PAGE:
Web Service Choreographies

Guest Editors' Introduction • Marco Aurélio Gerosa and Valérie Issarny • October 2011

large-scale dataService-oriented computing has been the focus of tremendous research and technology development over the last 10 years and is now acknowledged as a central paradigm for Internet computing. In this context, researchers have looked at service composition from two complementary points of view: service orchestration and choreography. Although several software systems and technologies have supported Web service orchestration, research on Web service choreography is still at its earliest stage. On the other hand, because choreographies have no central element of control, they offer a promising approach to coping with the scalability issue that arises from the Future Internet view (see more details in the Related Links). In this month's theme, we would like to share a few articles about service choreographies that highlight the work that's been done in the last decade.

"Service-Oriented Computing: State of the Art and Research Challenges" gives a good overview of service-oriented computing and puts services orchestration and choreographies into context, presenting some research challenges of the area. "Web Services Orchestration and Choreography" provides a more in-depth understanding of the underlying concepts of and differences between these two models of Web service composition, describing some standards, technologies, and examples.

Regarding languages for the description of choreographies, "Choreographing Web Services" presents a language for Web service choreographies that is based on Pi-calculus, a formal foundation that enables model checking before the choreography enactment (the execution of a choreography). This article also presents key points in relation to how choreographies can be specified, verified, and enacted . The authors compare the proposed language with WS-CDL, the W3C candidate recommendation. Another language, which was recently adapted to describe choreographies, is OMG's BPMN2 (Business Process Model and Notation). This language gained specific elements to describe how business participants coordinate their interactions, focusing on their message exchanges.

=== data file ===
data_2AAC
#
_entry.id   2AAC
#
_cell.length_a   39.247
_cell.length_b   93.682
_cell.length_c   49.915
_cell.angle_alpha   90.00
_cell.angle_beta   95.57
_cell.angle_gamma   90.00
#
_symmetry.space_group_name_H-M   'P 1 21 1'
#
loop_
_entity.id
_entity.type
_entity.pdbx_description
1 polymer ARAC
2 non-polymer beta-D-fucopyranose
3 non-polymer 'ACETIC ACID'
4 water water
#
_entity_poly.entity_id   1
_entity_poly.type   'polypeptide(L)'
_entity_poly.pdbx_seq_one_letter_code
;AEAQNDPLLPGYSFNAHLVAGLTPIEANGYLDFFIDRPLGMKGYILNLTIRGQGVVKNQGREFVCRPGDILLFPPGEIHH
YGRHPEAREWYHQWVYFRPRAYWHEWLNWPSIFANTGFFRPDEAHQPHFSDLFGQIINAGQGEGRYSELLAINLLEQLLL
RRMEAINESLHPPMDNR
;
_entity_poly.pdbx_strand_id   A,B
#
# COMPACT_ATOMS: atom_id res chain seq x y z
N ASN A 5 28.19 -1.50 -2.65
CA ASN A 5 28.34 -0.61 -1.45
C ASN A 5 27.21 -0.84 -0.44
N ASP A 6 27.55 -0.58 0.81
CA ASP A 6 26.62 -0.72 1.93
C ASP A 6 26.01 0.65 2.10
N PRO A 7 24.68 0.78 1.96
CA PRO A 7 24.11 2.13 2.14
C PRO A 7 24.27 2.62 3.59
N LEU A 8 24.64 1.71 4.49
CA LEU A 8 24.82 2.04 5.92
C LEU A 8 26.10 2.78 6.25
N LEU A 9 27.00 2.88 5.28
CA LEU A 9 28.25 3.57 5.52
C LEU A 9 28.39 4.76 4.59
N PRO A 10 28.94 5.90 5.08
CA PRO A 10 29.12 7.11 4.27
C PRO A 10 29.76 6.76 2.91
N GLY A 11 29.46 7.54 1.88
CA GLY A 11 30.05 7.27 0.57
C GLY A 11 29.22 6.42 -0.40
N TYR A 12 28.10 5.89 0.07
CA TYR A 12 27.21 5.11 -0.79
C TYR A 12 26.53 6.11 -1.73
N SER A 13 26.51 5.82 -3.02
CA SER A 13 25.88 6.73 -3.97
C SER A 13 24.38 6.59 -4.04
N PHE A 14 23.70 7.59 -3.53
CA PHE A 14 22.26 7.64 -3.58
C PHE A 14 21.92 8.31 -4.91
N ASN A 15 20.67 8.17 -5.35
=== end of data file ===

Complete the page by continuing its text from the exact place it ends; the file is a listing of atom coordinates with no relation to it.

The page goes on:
"An Integrated Workbench for Model-Based Engineering of Service Compositions" also uses a formal approach to analyze and validate choreographies. This article provides a comprehensive view of the work of the authors, who discuss different approaches for the behavioral analysis of service composition and provide a set of tools integrated into an IDE (integrated development environment) to aid choreography designers.

To conclude, we suggest reading "Rule-Based Coordination of Distributed Web Service Transactions," which discusses the problem of coordinating the participants in a choreography without depending on the specific party that initiated the process. Choreography synthesis and coordination are still open problems when dealing with large-scale choreographies.

We sincerely hope that you will enjoy reading this theme. These articles should give you some useful background information on a range of service choreography topics. Check the Related Links for further information. Finally, we would like to thank Dejan Milojicic, Brooke Miner, Guilherme Nogueira, and Gustavo Ansaldi Oliva for their support for this theme.


Marco Aurélio GerosaMarco Aurélio Gerosa is a professor in the Computer Science Department of the University of São Paulo (USP) and is the leader of its Software Engineering and Collaborative Systems research group. He also participates in the CHOReOS project (http://www.choreos.eu), which aims to offer a middleware and a dynamic development process for ultra-large-scale service choreographies. Contact him at gerosa at ime dot usp dot br.

Valérie Issarny Valérie Issarny is "Directrice de recherche" at INRIA and leads the INRIA ARLES project team. She is the scientific leader of the CHOReOS project. Contact her at valerie.issarny at inria dot fr.


Average (0 Votes)
The average rating is 0.0 stars out of 5.

Article comments

blog comments powered by Disqus